Development of a Simplified Procedure to Predict Dead Load Deflections of Skewed and Non-Skewed Steel Plate Girder Bridges

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Title: Development of a Simplified Procedure to Predict Dead Load Deflections of Skewed and Non-Skewed Steel Plate Girder Bridges
Author: Fisher, Seth T
Advisors: Mervyn Kowalsky Ph.D., Committee Member
Sami Rizkalla Ph.D., Committee Member
Emmett Sumner Ph.D., Committee Chair
Abstract: Many of today's steel bridges are being constructed with longer spans and higher skew. As a result, the North Carolina Department of Transportation (NCDOT) has experienced numerous problems in predicting the dead load deflections of steel plate girder bridges. In response to these problems, the NCDOT has funded this research project (Project Number 2004-14). Common dead load deflection prediction methods, which traditionally utilize single girder line (SGL) analysis, have been shown to over predict the dead load deflections; the inaccuracy can result in various costly construction delays and maintenance and safety issues. The primary objective of this research is to develop a simplified procedure to predict dead load deflections of skewed and non-skewed steel plate girder bridges. In developing the simplified procedure, ten steel plate girder bridges were monitored during placement of the concrete deck to observe the deflection of the girders. Detailed three-dimensional finite element models of the bridge structures were generated in the commercially available finite element analysis program ANSYS, and correlations were made between the simulated deflections and the field measured deflections. With confidence in the ability of the developed finite element models to capture bridge deflection behavior, a preprocessor program was written to automate the finite element generation. Subsequently, a parametric study was conducted to investigate the effect of skew angle, girder spacing, span length, cross frame stiffness, number of girders within the span, and exterior to interior girder load ratio on the girder deflection behavior. The results from the parametric were used to develop a simplified procedure, which modifies traditional SGL predictions with empirical equations to account for skew angle, girder spacing, span length, and exterior to interior girder load ratio. Predictions of the deflections from the simplified procedure and from SGL analyses were compared to the deflections predicted from finite element models (ANSYS) and the field measured deflections to validate the procedure. It was concluded that the simplified procedure may be utilized to predict dead load deflections for simple span, steel plate girder bridges. Additionally, an alternative prediction method has been proposed to predict deflections in continuous span, steel plate girder bridges with equal exterior girder loads, and supplementary comparisons were made to validate this method.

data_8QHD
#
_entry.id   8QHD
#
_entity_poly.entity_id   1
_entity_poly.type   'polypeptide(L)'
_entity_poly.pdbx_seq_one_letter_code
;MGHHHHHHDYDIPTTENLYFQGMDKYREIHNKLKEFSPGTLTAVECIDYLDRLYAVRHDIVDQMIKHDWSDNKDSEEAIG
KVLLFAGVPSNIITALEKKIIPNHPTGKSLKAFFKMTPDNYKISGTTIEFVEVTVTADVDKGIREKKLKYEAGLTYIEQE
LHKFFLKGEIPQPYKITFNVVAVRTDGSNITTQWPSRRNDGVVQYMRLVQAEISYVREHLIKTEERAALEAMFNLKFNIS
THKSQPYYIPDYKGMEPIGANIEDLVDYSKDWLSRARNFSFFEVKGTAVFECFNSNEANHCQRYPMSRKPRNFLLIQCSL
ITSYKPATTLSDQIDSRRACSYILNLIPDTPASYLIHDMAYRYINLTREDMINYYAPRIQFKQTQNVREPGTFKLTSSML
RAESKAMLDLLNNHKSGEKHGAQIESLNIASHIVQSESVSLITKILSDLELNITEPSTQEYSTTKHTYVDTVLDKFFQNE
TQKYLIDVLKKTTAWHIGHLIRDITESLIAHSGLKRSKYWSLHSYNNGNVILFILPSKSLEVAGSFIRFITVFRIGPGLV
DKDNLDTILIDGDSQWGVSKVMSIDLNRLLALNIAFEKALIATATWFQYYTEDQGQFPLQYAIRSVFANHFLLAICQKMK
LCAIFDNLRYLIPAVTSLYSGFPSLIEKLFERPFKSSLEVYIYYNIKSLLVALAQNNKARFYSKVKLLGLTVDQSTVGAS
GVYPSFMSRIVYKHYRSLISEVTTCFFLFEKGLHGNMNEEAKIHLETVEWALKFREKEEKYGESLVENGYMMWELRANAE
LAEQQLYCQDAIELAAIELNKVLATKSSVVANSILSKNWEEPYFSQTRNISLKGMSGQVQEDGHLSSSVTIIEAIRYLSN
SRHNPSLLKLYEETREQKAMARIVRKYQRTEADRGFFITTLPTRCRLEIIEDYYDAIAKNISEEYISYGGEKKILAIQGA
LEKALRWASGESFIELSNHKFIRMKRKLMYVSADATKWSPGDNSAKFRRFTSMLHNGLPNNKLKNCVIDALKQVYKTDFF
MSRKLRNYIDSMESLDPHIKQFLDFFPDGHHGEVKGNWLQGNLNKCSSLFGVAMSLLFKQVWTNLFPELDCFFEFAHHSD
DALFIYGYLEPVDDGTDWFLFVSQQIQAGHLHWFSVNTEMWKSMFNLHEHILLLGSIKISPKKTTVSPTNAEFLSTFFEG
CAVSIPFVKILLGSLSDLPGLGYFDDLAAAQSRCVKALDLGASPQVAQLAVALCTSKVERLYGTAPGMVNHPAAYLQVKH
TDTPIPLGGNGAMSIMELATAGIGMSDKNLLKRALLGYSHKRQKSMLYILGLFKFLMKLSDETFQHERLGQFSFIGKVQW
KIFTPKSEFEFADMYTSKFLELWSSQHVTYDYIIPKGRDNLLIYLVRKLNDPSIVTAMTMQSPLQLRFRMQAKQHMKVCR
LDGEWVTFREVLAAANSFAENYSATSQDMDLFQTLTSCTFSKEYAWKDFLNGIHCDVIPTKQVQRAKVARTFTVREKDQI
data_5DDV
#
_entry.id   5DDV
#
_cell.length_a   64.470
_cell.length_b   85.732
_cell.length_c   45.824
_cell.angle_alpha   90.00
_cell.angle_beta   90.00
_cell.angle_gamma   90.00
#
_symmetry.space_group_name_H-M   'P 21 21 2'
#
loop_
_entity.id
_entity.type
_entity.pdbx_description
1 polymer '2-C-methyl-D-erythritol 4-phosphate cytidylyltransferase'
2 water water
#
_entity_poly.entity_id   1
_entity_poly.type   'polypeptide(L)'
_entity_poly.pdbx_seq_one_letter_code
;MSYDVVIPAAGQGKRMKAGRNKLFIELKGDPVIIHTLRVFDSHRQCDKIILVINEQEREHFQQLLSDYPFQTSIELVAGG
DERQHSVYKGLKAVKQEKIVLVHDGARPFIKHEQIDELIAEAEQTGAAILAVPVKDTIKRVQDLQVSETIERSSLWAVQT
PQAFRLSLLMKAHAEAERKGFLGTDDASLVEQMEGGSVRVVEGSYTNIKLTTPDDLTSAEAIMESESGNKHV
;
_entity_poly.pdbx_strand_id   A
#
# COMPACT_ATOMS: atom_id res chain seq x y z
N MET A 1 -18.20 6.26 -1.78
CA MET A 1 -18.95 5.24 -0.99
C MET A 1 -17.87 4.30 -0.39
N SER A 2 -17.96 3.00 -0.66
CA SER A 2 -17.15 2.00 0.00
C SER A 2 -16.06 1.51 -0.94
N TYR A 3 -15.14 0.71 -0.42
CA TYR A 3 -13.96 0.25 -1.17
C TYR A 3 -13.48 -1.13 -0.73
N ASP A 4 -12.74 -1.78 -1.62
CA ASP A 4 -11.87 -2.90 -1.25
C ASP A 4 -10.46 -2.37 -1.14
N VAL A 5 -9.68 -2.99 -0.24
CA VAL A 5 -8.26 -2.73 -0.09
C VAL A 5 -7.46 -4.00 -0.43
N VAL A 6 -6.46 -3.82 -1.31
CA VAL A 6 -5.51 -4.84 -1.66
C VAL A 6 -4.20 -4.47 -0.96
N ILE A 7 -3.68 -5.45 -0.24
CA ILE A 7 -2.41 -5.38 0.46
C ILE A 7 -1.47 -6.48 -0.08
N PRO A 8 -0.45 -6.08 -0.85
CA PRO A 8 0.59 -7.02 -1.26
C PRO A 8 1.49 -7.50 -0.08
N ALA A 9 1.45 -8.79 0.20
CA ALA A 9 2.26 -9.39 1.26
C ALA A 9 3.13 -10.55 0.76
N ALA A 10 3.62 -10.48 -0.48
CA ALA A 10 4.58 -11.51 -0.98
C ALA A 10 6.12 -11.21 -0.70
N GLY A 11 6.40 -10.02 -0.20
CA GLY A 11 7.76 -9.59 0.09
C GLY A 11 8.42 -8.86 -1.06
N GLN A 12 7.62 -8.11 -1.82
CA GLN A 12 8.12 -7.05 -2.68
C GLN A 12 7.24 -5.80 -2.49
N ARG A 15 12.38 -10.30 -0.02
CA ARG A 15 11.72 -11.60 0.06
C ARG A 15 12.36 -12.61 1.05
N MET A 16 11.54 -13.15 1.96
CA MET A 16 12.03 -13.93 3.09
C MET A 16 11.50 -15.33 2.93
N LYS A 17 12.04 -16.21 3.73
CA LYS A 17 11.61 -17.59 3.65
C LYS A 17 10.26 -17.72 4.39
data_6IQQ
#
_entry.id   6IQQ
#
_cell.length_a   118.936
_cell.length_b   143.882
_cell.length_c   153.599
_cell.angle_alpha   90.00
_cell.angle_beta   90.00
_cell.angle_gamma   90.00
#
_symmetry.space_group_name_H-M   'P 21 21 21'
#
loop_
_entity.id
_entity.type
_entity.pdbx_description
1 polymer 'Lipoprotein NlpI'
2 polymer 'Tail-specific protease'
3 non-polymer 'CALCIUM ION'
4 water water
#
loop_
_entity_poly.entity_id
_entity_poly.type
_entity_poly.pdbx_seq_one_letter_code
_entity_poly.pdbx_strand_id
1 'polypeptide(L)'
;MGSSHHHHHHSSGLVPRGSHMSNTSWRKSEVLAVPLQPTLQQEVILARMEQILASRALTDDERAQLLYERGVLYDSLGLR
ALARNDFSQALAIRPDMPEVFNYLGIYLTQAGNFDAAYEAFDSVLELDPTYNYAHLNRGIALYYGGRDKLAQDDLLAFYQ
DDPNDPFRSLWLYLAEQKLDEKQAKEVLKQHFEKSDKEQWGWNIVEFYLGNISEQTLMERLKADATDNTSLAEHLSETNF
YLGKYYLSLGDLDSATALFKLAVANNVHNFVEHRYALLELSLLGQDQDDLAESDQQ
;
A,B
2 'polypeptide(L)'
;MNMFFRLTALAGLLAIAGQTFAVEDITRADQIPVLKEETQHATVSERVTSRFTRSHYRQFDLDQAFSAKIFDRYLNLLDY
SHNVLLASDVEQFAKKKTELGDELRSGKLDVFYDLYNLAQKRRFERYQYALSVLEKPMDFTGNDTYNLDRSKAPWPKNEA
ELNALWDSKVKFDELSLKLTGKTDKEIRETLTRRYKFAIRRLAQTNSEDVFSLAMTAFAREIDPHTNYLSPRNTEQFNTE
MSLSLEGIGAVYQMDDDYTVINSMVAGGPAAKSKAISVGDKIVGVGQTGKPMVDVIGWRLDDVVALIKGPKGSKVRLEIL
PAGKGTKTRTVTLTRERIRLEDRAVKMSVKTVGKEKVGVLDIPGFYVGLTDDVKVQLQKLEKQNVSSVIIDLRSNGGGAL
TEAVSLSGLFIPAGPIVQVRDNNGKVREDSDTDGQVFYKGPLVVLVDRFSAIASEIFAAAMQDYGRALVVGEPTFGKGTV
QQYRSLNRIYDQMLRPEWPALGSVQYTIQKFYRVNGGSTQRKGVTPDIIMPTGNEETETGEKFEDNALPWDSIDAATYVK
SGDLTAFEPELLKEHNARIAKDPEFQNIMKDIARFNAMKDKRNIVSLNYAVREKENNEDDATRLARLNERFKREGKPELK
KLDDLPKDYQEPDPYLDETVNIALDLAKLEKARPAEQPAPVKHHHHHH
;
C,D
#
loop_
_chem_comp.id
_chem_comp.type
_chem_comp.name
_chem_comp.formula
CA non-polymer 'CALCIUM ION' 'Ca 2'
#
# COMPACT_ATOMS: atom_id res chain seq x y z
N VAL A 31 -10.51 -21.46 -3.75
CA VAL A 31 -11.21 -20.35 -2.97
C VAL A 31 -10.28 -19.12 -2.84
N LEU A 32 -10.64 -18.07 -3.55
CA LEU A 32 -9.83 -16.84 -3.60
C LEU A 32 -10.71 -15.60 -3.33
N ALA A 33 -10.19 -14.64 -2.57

Date: 2006-05-10
Degree: MS
Discipline: Civil Engineering
URI: http://www.lib.ncsu.edu/resolver/1840.16/2451


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